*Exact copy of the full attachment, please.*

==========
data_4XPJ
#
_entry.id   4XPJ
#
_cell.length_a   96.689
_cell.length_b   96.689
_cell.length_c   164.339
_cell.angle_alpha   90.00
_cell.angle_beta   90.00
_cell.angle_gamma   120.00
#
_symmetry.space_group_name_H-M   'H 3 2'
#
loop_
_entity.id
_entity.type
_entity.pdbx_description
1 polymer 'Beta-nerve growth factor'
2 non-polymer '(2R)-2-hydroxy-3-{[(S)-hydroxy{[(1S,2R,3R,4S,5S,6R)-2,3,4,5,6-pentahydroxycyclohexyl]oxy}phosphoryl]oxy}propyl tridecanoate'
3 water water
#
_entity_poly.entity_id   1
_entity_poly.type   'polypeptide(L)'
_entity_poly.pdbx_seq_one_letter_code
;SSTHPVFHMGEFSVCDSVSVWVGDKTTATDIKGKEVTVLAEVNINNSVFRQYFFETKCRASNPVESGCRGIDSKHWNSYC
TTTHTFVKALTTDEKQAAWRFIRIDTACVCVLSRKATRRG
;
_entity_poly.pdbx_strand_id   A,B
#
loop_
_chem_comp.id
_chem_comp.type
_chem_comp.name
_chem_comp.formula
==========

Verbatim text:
data_4XPJ
#
_entry.id   4XPJ
#
_cell.length_a   96.689
_cell.length_b   96.689
_cell.length_c   164.339
_cell.angle_alpha   90.00
_cell.angle_beta   90.00
_cell.angle_gamma   120.00
#
_symmetry.space_group_name_H-M   'H 3 2'
#
loop_
_entity.id
_entity.type
_entity.pdbx_description
1 polymer 'Beta-nerve growth factor'
2 non-polymer '(2R)-2-hydroxy-3-{[(S)-hydroxy{[(1S,2R,3R,4S,5S,6R)-2,3,4,5,6-pentahydroxycyclohexyl]oxy}phosphoryl]oxy}propyl tridecanoate'
3 water water
#
_entity_poly.entity_id   1
_entity_poly.type   'polypeptide(L)'
_entity_poly.pdbx_seq_one_letter_code
;SSTHPVFHMGEFSVCDSVSVWVGDKTTATDIKGKEVTVLAEVNINNSVFRQYFFETKCRASNPVESGCRGIDSKHWNSYC
TTTHTFVKALTTDEKQAAWRFIRIDTACVCVLSRKATRRG
;
_entity_poly.pdbx_strand_id   A,B
#
loop_
_chem_comp.id
_chem_comp.type
_chem_comp.name
_chem_comp.formula